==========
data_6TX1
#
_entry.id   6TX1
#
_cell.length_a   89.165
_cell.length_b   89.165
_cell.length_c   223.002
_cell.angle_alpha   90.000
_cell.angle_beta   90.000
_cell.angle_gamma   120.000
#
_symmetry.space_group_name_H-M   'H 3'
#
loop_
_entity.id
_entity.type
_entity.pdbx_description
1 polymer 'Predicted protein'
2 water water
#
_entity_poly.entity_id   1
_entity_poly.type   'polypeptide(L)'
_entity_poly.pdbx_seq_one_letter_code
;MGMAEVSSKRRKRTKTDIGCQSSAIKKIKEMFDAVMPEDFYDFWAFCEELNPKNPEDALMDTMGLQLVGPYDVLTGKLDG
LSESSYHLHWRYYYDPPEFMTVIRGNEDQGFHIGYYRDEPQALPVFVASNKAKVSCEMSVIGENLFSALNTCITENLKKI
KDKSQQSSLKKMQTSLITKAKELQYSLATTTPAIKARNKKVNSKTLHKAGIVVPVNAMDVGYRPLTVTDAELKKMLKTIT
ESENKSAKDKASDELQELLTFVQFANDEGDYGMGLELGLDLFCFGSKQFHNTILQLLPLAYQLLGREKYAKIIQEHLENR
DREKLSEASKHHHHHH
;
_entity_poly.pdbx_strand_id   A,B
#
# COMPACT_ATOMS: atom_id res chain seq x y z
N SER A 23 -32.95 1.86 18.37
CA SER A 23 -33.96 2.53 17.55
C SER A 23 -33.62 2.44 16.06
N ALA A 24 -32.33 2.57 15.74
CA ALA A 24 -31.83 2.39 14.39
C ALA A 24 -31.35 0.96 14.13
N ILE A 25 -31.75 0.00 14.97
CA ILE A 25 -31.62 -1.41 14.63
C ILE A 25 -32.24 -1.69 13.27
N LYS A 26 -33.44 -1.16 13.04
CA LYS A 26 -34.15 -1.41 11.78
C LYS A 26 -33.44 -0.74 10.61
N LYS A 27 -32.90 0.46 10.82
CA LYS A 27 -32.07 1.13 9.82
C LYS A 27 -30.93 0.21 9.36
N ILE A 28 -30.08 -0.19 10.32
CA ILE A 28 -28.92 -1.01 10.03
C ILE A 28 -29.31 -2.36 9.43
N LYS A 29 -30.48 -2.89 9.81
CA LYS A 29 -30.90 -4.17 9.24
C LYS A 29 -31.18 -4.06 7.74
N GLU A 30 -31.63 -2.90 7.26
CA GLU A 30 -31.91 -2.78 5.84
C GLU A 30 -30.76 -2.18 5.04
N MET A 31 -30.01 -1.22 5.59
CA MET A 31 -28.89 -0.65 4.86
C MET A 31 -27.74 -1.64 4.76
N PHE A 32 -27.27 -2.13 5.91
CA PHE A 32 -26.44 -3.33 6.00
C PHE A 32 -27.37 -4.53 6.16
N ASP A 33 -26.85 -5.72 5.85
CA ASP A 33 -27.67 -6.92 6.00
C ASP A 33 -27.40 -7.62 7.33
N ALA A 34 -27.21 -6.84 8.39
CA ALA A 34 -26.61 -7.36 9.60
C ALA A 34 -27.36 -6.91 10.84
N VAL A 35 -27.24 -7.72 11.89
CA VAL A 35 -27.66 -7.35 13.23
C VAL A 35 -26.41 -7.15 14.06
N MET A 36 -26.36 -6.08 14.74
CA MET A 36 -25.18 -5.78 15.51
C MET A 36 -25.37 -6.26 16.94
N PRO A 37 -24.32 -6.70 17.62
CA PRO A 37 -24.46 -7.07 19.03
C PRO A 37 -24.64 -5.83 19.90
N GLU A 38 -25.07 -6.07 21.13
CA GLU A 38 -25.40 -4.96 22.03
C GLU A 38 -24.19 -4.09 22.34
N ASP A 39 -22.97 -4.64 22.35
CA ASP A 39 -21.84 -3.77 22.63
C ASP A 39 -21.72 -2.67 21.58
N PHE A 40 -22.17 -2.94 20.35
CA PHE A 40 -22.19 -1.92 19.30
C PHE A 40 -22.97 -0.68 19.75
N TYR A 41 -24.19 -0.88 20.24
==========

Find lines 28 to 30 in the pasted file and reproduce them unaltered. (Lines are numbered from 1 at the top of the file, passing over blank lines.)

DREKLSEASKHHHHHH
;
_entity_poly.pdbx_strand_id   A,B